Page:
Computational Neurophysiology PhD Programs?
dog at cogsci.ed.ac.uk
Thu Jun 6 05:05:09 EST 1996
Paul Bush trills:
> In article <4p22p2$ihf at nntp1.best.com>, Sky Coyote <sky at intergalact.com> writes:
> |> >These are no problem (what do you mean by hyperaccurate? Very detailed?)
> |> I mean producing exactly the same output as the real thing, rather than
> |> just qualitatively similar output. Ideally, the time-series difference
> |> between the neuron (or neurons) and the simulation should be less than
> |> a given epsilon for all t > 0, for all relevant metrics (e.g. electro-
> |> chemical potential, etc...).
> I think modelers aim for these ideals already. The problem comes in defining the
> 'relevant metrics' and in accumulating enough high precision data that you can
> trust to constrain your simulation. Biology is very variable, biological data as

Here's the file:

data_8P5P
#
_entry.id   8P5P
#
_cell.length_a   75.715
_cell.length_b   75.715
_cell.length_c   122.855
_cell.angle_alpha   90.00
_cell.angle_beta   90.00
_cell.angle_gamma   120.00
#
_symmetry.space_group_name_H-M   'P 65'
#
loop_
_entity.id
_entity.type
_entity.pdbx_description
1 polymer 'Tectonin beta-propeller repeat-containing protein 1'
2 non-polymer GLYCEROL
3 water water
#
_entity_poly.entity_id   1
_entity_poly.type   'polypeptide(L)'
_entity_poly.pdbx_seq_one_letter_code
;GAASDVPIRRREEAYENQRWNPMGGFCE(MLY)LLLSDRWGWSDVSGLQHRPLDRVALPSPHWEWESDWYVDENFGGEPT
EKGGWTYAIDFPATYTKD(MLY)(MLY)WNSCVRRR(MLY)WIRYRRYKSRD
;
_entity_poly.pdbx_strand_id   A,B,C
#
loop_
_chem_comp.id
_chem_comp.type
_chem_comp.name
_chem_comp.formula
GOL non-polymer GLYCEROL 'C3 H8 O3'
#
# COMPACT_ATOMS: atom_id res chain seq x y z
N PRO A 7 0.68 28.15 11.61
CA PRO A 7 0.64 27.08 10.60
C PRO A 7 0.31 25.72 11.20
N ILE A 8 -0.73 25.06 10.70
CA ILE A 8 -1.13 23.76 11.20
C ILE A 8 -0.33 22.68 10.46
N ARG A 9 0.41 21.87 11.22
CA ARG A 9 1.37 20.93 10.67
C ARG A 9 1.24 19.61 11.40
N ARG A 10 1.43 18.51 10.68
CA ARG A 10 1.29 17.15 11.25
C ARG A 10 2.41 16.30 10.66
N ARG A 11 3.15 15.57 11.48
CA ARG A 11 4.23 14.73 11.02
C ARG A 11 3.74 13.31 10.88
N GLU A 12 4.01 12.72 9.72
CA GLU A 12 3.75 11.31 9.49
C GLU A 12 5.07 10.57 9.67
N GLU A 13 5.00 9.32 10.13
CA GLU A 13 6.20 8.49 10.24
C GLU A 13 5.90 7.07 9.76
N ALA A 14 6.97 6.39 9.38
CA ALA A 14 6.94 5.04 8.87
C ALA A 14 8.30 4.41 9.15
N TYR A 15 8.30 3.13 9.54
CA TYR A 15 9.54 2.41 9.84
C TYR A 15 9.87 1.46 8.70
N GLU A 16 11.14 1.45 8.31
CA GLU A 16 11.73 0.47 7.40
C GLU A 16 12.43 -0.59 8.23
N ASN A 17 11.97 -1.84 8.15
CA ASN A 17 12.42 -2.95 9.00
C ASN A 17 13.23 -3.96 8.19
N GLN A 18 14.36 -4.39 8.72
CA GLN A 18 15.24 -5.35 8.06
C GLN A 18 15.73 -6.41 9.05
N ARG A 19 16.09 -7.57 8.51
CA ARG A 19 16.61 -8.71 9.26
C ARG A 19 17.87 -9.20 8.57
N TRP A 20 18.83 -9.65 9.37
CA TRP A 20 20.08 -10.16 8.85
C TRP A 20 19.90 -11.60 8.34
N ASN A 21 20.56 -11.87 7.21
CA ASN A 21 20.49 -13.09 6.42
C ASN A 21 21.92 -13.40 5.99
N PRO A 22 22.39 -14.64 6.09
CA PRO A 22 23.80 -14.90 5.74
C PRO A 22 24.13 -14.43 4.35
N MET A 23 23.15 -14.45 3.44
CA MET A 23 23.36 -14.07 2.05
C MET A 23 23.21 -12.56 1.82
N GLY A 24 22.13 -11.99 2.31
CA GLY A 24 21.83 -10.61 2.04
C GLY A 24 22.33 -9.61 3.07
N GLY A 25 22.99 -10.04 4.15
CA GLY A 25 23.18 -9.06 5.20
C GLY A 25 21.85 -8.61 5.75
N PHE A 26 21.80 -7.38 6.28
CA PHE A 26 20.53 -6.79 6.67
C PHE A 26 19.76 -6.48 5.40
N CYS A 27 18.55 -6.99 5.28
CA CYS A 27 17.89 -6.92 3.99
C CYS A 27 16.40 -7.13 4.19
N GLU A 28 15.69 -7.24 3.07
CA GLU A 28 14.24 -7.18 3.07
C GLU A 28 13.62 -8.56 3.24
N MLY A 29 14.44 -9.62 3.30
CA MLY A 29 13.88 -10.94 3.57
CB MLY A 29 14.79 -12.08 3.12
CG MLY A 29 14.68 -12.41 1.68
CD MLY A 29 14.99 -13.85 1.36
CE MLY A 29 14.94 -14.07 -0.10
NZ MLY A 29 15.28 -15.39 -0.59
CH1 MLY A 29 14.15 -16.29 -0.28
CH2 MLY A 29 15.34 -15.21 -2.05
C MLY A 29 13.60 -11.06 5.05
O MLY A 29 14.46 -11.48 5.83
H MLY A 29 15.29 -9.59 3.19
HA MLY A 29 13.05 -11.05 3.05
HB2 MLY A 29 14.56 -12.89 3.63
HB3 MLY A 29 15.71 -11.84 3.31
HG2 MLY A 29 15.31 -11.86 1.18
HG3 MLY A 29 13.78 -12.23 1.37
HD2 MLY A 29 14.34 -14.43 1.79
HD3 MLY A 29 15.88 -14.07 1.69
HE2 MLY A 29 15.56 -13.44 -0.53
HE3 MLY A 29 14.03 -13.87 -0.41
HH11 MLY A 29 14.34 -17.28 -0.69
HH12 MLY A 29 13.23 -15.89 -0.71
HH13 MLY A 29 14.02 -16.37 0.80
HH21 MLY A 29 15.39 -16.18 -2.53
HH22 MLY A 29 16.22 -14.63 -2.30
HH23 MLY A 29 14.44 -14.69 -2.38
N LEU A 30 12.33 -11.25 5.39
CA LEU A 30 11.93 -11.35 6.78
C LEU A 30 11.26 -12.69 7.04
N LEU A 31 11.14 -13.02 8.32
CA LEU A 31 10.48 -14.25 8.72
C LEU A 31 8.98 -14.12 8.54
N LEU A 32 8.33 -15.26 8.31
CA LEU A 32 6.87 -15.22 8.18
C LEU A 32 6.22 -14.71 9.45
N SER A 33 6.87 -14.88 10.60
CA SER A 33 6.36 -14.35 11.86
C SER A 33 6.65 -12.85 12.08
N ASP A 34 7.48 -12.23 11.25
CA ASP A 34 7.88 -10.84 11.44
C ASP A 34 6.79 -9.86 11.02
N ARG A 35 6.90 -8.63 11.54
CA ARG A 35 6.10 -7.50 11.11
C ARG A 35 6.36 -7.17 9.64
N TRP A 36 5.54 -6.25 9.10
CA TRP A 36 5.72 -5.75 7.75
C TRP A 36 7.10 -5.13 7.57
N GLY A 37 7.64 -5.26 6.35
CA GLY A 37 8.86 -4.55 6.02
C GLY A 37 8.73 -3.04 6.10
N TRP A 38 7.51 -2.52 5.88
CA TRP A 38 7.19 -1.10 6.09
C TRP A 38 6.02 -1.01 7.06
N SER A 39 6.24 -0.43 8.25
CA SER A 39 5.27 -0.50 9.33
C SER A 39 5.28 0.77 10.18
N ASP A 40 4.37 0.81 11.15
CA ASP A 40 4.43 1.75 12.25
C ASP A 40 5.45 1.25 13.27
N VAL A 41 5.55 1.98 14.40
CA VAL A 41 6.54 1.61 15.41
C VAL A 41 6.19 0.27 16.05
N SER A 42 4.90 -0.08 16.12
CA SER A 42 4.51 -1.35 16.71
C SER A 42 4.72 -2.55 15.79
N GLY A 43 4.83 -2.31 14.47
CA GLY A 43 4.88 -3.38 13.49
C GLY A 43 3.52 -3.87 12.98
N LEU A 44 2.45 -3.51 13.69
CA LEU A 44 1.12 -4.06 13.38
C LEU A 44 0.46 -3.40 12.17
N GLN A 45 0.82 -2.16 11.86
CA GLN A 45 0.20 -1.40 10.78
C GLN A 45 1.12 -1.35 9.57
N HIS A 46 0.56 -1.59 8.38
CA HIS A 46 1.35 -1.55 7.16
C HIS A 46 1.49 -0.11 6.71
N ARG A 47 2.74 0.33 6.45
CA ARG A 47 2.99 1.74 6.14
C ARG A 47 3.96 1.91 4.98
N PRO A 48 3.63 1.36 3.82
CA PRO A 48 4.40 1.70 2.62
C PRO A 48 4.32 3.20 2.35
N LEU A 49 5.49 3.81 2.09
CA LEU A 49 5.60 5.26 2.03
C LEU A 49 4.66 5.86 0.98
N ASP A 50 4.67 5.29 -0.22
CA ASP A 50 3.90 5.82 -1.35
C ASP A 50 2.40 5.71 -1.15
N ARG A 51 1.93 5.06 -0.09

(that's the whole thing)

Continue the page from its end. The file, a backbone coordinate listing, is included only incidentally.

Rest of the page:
> reported in scientific journals even more so.
I agree. We are more interested here in trying to model slightly larger-scale nets so
Genesis is a suitable low-level tool for the single-neuron approach. If there are any
commercially available modelling tools that go into more detail than the Hodgkin-Huxley
equation I haven't heard of them, but that's not to say you can't develop your own
(you'll probably have to end up doing this in any case since you'll always find that
any standardised modelling tool leaves out the interesting parts you feel are important
in the model).
mailto:dog at cogsci.ed.ac.uk
"Time for a less subtle approach." - Kira Nerys
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